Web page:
No significant progress made in US-Taliban talks, says Khalilzad

Following the 11th round of talks with the Taliban, US Special Representative for Afghanistan Reconciliation Zalmay Khalilzad separately briefed leaders of the National Unity Government (NUG), President Ghani and Chief Executive Abdullah, on Saturday, February 01, in Kabul.

“No significant progress has been made in talks with the Taliban,” Media Directorate of the Office of Chief of Staff to the Afghan President quoted Khalilzad as saying in a statement. “We are waiting a clear Taliban response on a practical mechanism for ceasefire or significant and permanent reduction of violence that is acceptable for the Afghan people and the US government.”

Statement by the US chief negotiator comes while almost a week ago the two negotiating parties expressed optimism over US-Taliban agreement on “reduction in violence.” Spokesperson for the Taliban political office in Qatar, Suhail Shaheen, claimed in a tweet, on January 17, that the Taliban and the US negotiators had talked about signing of agreement and a ceremony for it.

in a tweet posted on December 18, 2019, Khalilzad said that they were approaching an “important stage in the Afghan peace process”.

According to a statement issued by Office of the Chief Executive, Khalilzad has stressed on formation of an all-inclusive negotiating team able to represent all Afghan parties in peace talks with the Taliban. Abdullah has also reiterated that peace efforts must not be monopolized.

The US and the Taliban have hitherto held 11 rounds of official talks in Doha during which the process has faced some very serious setbacks at times. After the two negotiating sides conclude their 9th round of talks in the Gulf state, US President Donald Trump, in a surprise tweet, called off the talks earlier in September 2019 and cancelled a secret meeting set to be held with President Ghani and the Taliban representatives in the Camp David. The decision was made after a Taliban car bomb killed 12 people, including a US service member in Kabul.

The halt in US-Taliban talks lasted more than three months. In his first and surprise Thanksgiving visit to the largest US Airbase in Afghanistan, Bagram Airbase, Trump announced resumption of the peace talks with the Taliban. Standing alongside President Ghani, the US president said that the Taliban were now willing for reduction in violence and making a ceasefire.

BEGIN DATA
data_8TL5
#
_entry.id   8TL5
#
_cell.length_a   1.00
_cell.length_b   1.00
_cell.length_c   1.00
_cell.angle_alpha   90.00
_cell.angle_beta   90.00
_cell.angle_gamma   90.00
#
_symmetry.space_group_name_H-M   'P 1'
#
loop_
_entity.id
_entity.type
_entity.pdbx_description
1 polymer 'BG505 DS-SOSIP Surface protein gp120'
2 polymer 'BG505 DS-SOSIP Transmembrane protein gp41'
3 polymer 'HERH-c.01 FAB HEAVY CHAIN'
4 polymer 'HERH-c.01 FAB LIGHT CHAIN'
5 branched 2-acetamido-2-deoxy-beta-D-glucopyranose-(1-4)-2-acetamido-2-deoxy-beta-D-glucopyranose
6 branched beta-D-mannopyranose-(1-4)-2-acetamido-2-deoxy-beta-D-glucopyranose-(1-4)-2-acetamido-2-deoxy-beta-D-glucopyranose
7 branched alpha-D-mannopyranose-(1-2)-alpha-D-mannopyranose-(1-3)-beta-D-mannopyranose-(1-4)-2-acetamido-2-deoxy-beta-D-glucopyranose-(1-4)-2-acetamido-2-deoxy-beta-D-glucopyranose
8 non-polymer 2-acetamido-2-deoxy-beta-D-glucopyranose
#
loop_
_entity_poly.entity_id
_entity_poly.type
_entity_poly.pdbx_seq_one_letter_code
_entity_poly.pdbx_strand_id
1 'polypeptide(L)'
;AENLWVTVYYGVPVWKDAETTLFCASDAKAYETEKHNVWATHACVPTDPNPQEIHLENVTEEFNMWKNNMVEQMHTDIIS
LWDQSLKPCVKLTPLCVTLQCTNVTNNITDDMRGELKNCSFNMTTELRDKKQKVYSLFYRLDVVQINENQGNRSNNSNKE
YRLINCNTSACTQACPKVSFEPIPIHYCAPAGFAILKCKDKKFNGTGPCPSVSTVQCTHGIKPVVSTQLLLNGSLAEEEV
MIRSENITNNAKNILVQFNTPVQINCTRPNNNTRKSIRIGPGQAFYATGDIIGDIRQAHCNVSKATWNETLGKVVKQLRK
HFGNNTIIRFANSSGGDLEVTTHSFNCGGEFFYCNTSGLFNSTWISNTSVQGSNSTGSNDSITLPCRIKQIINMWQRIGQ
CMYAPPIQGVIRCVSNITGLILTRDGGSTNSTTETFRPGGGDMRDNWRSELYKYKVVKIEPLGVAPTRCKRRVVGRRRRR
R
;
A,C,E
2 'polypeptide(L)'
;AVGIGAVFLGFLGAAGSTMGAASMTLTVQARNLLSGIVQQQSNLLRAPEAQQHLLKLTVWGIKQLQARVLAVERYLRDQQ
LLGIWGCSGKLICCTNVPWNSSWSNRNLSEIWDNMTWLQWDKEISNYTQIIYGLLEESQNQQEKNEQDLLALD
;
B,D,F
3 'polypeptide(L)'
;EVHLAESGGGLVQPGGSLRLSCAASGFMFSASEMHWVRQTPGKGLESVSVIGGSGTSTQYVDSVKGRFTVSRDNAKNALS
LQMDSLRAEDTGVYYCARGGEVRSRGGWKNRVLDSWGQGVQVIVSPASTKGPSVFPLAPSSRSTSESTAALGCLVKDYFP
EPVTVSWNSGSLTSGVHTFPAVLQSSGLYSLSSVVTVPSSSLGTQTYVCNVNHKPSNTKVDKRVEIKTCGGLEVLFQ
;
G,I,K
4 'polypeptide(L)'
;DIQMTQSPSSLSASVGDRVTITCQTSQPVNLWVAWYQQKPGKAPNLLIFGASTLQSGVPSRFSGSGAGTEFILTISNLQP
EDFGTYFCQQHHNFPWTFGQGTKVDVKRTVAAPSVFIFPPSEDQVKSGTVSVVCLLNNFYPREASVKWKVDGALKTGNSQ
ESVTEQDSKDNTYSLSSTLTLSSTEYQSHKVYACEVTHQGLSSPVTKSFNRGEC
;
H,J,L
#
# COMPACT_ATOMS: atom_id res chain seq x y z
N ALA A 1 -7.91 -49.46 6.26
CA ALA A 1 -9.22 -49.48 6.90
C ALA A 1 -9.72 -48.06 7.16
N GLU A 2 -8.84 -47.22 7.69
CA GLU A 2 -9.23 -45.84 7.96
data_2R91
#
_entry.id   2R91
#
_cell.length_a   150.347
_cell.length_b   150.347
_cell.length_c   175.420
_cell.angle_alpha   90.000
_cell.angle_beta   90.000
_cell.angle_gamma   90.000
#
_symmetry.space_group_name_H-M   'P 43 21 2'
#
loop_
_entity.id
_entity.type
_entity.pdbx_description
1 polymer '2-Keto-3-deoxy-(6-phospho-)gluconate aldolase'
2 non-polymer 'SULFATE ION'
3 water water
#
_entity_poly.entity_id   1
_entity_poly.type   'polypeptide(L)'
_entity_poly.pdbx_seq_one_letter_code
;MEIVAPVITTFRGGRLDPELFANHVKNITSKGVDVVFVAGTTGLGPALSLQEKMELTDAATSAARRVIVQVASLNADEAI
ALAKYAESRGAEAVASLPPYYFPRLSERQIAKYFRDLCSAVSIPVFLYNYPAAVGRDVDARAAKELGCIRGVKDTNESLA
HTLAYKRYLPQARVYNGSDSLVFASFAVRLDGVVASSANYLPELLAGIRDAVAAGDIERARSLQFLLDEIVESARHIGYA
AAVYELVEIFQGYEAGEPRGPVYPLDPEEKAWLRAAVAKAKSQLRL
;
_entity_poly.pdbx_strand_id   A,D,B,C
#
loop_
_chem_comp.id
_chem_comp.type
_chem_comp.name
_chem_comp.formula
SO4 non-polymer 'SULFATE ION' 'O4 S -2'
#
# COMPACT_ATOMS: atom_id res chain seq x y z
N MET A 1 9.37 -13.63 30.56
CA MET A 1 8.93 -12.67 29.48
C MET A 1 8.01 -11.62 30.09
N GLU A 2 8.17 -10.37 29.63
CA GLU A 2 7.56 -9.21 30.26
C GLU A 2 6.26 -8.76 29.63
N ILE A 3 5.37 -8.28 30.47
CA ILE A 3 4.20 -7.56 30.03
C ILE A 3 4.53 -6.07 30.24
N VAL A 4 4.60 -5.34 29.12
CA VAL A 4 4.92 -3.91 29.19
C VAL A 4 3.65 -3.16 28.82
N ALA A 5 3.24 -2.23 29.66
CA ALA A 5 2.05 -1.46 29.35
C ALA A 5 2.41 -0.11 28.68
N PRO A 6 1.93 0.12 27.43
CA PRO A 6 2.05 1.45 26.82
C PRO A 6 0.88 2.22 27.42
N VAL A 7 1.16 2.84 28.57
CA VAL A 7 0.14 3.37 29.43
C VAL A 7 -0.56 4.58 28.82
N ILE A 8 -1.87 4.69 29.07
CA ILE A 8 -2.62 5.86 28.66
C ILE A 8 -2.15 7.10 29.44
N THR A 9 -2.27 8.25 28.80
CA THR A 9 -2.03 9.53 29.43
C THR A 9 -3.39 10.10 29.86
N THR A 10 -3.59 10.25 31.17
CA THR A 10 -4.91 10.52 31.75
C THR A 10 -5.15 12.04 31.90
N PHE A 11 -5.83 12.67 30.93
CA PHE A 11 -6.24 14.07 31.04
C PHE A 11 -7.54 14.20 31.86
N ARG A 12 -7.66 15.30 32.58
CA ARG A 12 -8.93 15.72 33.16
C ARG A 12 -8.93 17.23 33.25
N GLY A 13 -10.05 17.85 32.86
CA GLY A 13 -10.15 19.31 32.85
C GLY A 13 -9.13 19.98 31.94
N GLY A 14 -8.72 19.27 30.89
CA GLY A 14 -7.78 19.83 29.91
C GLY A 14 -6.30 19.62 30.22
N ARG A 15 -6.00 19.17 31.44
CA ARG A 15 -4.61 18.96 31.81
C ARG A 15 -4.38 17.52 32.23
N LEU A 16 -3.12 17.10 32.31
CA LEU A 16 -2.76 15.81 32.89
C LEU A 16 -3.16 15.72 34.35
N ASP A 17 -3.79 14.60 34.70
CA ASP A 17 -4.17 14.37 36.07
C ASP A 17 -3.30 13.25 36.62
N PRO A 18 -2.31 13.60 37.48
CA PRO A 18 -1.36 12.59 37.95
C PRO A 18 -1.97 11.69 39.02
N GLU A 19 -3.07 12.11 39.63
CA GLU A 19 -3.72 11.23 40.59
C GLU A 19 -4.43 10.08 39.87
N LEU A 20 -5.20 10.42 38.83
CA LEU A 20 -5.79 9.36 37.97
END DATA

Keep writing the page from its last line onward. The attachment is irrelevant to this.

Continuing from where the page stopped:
The resumed peace talks stopped following another Taliban car bomb targeted a medical facility close to Bagram Airbase, north of Kabul, on December 14. “When I met Talibs today, I expressed outrage about yesterday’s attack on Bagram, which recklessly killed two and wounded dozens of civilians,” Khalilzad tweeted after the 10th round of talks with the Taliban.

Reduction in violence and ceasefire have been reportedly the main topics discussed in the 10th and 11th rounds of US-Taliban talks. In reaction to the alleged US-Taliban agreement for reduction in violence, the Afghan government, officials close to president Ghani, pronounced it as vague and not practical, reiterating on ceasefire as pre-condition for starting peace talks with the Taliban. The alleged agreement on reducing violence, however, was welcomed by Chief Executive Abdullah and former President Hamid Karzai. The two influential figures accused Ghani of attempting to sabotage peace process.

Former deputy to the High Peace Council, Habiba Sarabi, believes that the US has given more leverage to the Taliban in peace process. “The most important part of negotiations is managing the expectations. The expectations need to be managed properly in order to not maximize expectation of the opposing party,” she asserted.

She also believes that absence of the Afghan government at negotiating table has impacted the US-Taliban direct talks. “They must have consulted with representatives of Afghanistan for considering all the expectations,” she said.  

Ms. Sarabi further stated that the US-Taliban agreement on reduction in violence actually suggests US setback from its pre-conditions as Khalilzad had said in January, 2019, that “nothing is agreed until everything is agreed.” The US chief negotiator had made it cleare that “everything” must include an intra-Afghan dialogue and comprehensive ceasefire.

A former Taliban official, Sayed Akbar Agha, however, argues that the US-Taliban talks is overshadowed by issues such as tensions between US and Iran, withdrawal of US troops from Iraq upon the country’s parliament vote, and Trump’s impeachment. “I urge both parties, particularly Khalilzad and his colleagues, that Afghanistan should not be sacrificed for Iran, Iraq, and Trump’s impeachment,” he asserted.

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